Prostate Cancer Screening For Middle-Age Men Recommended By a New Study

May 9, 2012 by  
Filed under Prostate Cancer News

Still on the issue of screening for prostate cancer, a new study has reiterated the need to screen or test middle aged men for prostate cancer. The reason for this advice is based on the fact that this habit goes a long way to reduce death rate among this group of people.

This report on the study was published in a Canadian Medical Association Journal and was written by medical researchers from the Erasmus University Medical Center. Here are details of an online publication relating the advice by this new study:

Lab tests for prostate cancer are generally recommended for older men, but many experts say that younger individuals have less to gain. However, a new study published in the Canadian Medical Association Journal suggests that testing may be important for men in their 50s and older.

The position is in direct opposition to recommendations from the U.S. Preventive Services Task Force, which said in 2008 that PSA testing is not appropriate except for seniors and those at high risk due to family history.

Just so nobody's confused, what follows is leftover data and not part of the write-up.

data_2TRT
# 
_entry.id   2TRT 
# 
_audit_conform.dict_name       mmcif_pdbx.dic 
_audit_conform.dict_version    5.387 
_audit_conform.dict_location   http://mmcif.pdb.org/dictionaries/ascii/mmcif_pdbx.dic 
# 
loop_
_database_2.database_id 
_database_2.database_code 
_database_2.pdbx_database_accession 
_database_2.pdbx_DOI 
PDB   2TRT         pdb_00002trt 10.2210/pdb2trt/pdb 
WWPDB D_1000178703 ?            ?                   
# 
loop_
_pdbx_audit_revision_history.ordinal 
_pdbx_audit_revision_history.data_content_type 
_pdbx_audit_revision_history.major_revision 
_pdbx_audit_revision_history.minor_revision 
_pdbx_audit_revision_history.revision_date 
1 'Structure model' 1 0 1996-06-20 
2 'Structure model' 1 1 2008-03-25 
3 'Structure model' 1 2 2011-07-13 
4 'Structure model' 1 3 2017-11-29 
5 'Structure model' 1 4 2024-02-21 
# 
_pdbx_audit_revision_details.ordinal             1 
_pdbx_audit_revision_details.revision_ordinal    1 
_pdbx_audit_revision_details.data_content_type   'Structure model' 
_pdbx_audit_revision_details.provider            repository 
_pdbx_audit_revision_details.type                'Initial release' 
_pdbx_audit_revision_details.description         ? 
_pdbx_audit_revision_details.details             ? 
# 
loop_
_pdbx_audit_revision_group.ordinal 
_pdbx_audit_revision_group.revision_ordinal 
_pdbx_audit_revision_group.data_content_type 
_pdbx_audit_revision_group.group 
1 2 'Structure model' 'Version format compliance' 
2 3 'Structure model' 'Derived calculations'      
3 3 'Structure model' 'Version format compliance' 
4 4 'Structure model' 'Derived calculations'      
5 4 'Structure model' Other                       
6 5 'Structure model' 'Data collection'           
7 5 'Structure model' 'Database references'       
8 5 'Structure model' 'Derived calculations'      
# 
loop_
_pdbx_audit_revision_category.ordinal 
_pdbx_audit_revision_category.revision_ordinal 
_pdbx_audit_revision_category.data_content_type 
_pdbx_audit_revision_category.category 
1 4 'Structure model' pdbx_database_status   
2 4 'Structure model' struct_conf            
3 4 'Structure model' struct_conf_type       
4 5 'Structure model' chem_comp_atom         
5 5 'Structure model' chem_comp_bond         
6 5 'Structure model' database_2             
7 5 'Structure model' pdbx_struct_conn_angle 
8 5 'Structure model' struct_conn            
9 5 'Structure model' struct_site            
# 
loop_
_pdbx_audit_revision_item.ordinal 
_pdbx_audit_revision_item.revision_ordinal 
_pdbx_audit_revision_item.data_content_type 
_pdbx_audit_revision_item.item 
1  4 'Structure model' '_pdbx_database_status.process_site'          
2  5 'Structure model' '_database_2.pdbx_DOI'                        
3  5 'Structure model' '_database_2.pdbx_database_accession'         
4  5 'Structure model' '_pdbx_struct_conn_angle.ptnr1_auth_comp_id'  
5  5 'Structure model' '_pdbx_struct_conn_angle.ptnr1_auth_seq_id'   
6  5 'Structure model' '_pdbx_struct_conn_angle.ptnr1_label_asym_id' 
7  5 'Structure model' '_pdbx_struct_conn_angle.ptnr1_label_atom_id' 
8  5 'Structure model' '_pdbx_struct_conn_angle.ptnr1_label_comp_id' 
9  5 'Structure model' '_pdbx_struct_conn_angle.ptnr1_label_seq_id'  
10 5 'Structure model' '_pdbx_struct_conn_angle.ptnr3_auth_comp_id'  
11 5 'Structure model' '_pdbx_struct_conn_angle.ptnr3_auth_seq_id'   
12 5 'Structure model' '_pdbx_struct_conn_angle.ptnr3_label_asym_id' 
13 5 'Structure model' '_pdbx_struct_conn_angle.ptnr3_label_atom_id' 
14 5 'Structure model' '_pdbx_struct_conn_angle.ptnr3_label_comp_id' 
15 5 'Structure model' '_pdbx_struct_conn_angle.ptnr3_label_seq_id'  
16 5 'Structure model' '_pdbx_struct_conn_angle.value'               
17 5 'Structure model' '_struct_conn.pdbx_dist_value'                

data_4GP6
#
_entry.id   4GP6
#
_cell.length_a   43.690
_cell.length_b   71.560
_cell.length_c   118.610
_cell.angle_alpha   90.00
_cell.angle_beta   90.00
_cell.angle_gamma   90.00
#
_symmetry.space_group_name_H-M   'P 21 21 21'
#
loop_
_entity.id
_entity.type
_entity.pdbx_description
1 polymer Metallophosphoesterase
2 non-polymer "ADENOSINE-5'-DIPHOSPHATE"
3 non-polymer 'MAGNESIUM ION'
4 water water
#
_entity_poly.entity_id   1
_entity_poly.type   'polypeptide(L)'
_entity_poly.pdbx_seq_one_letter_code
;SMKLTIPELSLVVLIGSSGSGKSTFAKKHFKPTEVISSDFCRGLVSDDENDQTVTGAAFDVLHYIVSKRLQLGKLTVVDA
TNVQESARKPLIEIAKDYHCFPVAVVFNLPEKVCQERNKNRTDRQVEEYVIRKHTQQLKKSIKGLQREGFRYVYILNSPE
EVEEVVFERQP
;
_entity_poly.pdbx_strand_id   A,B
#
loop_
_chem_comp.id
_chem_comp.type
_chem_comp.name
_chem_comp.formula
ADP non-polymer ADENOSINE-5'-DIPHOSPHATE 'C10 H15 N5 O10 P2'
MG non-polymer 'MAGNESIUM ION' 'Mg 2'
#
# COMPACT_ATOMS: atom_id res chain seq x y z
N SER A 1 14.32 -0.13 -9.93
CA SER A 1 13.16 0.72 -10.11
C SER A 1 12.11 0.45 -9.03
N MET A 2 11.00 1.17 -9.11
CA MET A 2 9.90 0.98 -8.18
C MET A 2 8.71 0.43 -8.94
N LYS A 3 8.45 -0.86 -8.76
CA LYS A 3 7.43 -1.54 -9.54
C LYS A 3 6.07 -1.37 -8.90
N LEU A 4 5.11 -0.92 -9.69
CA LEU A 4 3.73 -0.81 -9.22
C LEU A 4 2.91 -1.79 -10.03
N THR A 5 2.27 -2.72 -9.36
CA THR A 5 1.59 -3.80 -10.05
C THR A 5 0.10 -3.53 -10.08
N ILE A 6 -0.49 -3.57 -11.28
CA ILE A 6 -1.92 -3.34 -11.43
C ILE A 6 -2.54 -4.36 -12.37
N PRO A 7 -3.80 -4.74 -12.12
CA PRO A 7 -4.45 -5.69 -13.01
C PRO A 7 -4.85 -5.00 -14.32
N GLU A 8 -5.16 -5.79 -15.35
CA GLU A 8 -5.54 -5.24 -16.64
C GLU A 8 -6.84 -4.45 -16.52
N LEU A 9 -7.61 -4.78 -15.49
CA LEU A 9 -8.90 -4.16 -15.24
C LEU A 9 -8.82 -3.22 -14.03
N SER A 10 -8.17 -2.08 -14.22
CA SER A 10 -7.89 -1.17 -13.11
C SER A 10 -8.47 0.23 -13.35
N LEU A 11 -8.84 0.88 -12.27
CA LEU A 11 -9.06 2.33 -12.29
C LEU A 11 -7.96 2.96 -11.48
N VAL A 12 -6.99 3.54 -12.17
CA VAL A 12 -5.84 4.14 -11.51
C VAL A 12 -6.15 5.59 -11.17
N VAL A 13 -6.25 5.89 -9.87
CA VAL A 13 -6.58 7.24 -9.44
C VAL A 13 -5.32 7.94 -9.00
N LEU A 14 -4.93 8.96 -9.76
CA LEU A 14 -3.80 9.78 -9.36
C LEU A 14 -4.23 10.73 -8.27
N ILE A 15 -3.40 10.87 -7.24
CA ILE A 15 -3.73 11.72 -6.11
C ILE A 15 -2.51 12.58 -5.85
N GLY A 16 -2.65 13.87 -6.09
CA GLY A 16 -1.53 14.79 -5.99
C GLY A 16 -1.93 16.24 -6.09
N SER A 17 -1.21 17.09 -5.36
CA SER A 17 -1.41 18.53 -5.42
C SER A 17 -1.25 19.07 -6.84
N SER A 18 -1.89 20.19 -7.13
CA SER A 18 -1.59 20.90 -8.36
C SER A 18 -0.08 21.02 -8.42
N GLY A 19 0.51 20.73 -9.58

The Erasmus University Medical Center researchers who wrote the report said that there have been numerous indicating that prostate cancer testing reduces death rates among men between the ages of 55 and 65. This may not necessarily indicate that all men between these ages should be screened, but the researchers said doctors should identify those at high risk and test them.

“Rather than abandoning a screening test that reduces death and suffering, efforts should be focused on selecting patients more carefully,” the authors wrote in their report. “Screening should be encouraged for healthy younger men and men with risk factors.” Source.

So, as this new research advocates for prostate cancer screening in men, it definitely contradicts the directives of the US Preventive Services Task Force. There should be a balancing act on the two directives when testing for the scourge of prostate cancer is concerned.

At least, those with the highest risk factors should be screened whether they are young men or old men. Despite all concerns, the importance of testing for this cancer that is now affecting one in six men cannot be over emphasized. The study above is another that supports the need for testing of prostate cancer, and so a compromise is needed.

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